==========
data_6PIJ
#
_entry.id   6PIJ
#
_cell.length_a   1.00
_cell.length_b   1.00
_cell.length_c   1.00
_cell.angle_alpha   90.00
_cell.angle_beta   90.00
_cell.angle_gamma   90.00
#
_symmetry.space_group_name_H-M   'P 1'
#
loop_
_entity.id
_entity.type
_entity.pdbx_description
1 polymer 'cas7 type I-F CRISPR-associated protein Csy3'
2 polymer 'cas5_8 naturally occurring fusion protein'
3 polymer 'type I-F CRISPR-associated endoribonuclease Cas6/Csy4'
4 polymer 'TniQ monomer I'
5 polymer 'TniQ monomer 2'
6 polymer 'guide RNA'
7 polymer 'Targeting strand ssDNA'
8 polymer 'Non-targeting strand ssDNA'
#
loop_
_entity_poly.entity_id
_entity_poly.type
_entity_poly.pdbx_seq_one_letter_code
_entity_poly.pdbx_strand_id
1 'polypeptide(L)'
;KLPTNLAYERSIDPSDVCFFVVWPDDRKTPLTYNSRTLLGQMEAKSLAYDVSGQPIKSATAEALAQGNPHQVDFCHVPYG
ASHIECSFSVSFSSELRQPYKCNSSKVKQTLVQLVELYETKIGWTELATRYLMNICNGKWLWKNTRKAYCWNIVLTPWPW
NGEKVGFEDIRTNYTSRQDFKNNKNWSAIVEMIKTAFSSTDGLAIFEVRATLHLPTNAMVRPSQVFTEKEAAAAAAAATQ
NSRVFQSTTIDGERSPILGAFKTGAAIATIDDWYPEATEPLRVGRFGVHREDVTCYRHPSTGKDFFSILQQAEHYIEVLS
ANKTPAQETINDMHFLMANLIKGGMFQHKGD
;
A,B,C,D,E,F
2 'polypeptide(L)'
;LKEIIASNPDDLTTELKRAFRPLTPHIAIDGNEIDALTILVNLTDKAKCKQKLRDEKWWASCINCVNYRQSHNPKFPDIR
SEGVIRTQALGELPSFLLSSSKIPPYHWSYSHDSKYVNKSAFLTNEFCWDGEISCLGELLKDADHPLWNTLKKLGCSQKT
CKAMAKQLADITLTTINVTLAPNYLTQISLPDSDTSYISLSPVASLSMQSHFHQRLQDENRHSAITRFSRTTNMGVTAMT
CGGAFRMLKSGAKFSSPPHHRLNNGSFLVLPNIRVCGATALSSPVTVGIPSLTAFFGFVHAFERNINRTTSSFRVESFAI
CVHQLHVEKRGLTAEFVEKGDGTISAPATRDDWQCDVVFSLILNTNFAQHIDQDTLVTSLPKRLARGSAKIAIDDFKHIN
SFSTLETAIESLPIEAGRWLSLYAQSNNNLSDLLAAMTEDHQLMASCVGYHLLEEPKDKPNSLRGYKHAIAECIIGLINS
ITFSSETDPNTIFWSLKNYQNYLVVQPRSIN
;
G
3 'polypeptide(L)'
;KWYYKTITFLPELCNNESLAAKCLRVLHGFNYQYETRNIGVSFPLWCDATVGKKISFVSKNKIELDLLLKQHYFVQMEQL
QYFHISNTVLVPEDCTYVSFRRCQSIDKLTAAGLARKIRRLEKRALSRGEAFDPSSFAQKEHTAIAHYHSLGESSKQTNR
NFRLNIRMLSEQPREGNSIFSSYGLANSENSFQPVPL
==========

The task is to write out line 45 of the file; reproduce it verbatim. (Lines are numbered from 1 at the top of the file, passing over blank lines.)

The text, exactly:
CVHQLHVEKRGLTAEFVEKGDGTISAPATRDDWQCDVVFSLILNTNFAQHIDQDTLVTSLPKRLARGSAKIAIDDFKHIN